Expats would be wise to delay paying their annual marchamo or road tax until they see how the latest political battle plays out.
The marchamo fee is collected by the Instituto Nacional de Seguros, but the obligatory insurance is just a small part of the annual bite. And some vehicle owners have complained this year that the bite is bigger than it should be.
The dispute centers on how the Ministerio de Hacienda valued motor vehicles here. The bulk of the marchamo is a tax levied by the ministry.
This is the same ministry that levies the tax on vehicles imported into the country and makes them cost twice their market value elsewhere.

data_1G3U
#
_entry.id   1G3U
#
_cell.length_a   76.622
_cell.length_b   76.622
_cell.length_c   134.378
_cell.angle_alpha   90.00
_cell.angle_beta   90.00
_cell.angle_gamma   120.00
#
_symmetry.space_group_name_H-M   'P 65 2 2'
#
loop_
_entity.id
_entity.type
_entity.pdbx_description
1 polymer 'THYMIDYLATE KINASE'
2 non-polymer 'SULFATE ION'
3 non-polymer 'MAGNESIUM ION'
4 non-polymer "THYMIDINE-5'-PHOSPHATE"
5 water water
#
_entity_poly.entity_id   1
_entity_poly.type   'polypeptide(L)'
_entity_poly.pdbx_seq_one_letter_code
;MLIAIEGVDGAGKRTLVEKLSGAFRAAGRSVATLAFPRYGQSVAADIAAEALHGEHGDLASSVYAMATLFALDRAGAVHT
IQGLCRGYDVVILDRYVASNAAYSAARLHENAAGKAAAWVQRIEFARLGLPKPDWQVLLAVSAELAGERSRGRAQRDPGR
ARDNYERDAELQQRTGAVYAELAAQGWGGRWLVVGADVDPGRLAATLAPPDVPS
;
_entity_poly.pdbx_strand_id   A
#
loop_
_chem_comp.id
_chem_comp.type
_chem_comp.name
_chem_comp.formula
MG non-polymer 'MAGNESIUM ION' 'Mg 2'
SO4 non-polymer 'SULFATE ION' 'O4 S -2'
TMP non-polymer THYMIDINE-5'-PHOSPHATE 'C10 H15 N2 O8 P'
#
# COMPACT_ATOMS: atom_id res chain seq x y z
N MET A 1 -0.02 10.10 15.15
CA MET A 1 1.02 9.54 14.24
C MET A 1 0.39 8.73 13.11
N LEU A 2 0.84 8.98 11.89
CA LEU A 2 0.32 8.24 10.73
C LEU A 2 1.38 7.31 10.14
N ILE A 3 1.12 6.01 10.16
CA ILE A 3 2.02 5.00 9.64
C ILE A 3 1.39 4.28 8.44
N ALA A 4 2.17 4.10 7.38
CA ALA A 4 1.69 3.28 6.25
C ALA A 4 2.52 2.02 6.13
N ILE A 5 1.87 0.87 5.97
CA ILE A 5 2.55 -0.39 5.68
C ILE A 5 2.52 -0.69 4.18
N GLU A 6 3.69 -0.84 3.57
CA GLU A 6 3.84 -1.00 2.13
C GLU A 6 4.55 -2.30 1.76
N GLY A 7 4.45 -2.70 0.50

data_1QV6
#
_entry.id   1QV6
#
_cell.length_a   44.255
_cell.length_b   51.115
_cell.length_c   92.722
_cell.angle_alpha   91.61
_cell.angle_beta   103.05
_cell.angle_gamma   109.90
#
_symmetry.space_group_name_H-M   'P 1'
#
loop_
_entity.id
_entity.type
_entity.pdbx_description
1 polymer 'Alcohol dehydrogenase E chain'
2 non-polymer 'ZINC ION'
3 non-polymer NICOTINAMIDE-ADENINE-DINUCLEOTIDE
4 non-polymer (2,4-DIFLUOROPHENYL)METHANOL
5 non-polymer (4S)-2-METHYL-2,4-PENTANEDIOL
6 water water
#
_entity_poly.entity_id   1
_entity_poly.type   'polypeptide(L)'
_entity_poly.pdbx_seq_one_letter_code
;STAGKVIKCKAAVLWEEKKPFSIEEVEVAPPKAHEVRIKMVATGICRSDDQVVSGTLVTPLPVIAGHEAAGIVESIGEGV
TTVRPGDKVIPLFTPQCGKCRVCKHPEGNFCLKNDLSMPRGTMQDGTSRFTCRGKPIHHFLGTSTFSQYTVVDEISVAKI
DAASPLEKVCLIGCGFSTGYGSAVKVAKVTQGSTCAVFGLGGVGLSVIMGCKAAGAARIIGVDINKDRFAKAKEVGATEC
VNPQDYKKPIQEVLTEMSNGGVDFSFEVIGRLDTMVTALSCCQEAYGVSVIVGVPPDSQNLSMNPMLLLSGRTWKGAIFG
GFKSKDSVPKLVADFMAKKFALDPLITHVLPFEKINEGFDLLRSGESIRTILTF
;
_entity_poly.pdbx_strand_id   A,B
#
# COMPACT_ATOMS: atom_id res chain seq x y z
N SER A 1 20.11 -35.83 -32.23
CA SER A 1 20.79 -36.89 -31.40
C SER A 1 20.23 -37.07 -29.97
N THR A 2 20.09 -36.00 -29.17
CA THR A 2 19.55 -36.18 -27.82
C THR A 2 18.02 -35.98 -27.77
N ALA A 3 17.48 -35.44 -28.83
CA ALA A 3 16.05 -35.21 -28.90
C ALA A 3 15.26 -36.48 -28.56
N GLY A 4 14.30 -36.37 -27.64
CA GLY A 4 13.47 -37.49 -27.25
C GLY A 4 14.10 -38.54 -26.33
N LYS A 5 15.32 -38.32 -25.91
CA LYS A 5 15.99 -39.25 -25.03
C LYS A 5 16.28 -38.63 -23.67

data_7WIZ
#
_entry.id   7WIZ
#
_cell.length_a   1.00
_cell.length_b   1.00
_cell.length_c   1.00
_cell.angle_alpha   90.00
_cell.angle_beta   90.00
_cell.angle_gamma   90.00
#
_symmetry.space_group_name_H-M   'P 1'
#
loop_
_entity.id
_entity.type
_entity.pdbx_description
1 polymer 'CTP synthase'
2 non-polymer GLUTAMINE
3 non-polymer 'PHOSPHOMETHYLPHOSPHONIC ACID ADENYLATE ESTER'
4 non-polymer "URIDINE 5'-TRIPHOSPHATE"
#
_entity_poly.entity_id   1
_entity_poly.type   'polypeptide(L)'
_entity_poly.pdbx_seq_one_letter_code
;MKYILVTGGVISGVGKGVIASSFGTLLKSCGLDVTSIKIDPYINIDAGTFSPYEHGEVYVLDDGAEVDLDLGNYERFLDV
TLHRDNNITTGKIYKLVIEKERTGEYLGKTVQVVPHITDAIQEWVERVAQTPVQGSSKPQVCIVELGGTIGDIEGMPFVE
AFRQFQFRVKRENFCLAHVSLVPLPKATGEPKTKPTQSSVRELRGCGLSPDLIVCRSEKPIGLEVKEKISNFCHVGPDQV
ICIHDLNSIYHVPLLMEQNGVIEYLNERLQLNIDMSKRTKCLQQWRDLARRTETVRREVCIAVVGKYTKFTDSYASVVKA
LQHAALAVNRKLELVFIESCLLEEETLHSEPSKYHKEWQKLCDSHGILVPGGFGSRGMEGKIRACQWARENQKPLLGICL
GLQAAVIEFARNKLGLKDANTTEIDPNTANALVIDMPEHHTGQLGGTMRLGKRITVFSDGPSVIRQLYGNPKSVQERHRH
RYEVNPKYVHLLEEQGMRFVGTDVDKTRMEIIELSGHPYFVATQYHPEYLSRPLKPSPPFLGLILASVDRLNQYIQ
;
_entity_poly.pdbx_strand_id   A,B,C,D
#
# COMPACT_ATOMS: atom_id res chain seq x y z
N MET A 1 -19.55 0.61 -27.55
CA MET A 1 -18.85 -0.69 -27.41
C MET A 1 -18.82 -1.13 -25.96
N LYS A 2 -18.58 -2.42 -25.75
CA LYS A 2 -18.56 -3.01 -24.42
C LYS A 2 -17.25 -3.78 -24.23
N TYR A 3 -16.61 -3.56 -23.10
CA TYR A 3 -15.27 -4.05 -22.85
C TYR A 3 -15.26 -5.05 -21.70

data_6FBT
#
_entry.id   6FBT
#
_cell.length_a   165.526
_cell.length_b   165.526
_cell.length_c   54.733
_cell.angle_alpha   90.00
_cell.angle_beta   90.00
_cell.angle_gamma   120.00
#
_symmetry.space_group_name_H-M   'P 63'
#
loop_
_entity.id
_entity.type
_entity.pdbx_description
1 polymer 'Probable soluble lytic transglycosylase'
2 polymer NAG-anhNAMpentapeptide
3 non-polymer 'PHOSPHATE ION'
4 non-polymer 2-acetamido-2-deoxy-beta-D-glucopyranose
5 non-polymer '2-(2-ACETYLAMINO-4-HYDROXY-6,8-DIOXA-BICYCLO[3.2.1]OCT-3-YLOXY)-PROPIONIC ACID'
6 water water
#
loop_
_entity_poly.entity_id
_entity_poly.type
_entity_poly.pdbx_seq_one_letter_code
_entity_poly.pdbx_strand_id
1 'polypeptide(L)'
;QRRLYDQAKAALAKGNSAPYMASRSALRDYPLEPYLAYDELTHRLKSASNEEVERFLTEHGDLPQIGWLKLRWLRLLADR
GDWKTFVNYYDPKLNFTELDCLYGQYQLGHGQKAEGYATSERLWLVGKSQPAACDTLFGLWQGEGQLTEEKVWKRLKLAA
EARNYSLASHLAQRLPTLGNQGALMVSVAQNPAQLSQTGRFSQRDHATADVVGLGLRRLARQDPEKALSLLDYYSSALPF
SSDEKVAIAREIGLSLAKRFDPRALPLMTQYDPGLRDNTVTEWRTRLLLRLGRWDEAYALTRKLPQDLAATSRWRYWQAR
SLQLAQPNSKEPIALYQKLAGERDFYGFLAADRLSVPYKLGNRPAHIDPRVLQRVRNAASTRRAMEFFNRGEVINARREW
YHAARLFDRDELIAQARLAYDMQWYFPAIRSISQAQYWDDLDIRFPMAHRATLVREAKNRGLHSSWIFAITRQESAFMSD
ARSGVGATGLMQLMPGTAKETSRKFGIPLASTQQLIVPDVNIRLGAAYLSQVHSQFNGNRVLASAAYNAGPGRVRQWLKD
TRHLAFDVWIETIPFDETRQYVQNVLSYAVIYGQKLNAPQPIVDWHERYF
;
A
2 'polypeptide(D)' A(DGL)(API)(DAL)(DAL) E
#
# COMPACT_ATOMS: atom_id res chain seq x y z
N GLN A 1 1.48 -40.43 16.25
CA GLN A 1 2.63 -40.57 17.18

This year some of the ministry figures appear to be 20 to 25 percent higher than they should be. Comparisons with real vehicles being sold for real prices point out the problem.
The dispute reached the legislature Thursday. Otto Guevara Guth of Liberación Nacional told the minister and vice president, Helio Fallas, that the marchamo amounts were unconstitutional because certain mandatory publications had not been made.
He said he was going to file a constitutional case to have the marchamo tax thrown out.
For its part, the Ministerio de Hacienda said later that the new valuations would remain.